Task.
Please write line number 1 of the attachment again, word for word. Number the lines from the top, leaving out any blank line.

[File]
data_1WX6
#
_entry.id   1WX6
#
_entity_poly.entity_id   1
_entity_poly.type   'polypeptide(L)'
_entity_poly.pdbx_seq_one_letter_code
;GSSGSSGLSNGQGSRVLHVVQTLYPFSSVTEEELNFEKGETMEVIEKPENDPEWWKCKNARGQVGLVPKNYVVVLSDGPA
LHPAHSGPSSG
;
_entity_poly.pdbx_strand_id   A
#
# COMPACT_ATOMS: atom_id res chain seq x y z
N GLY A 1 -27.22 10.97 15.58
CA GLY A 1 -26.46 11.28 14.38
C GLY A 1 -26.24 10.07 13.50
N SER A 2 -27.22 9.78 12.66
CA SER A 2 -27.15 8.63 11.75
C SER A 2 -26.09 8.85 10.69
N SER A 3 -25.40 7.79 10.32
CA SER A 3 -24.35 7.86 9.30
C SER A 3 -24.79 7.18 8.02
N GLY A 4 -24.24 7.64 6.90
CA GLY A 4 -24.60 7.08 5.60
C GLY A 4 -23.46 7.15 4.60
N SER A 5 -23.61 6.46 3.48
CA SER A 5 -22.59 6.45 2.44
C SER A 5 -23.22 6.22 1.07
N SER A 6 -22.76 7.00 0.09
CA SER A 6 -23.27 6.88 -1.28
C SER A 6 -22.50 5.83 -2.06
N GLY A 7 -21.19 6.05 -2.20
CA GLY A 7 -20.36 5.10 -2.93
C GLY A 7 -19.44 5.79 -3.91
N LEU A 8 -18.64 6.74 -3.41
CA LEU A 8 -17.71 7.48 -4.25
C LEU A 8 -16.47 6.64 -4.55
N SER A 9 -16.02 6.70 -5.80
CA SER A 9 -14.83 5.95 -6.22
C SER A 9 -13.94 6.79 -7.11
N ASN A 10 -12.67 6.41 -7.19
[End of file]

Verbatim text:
data_1WX6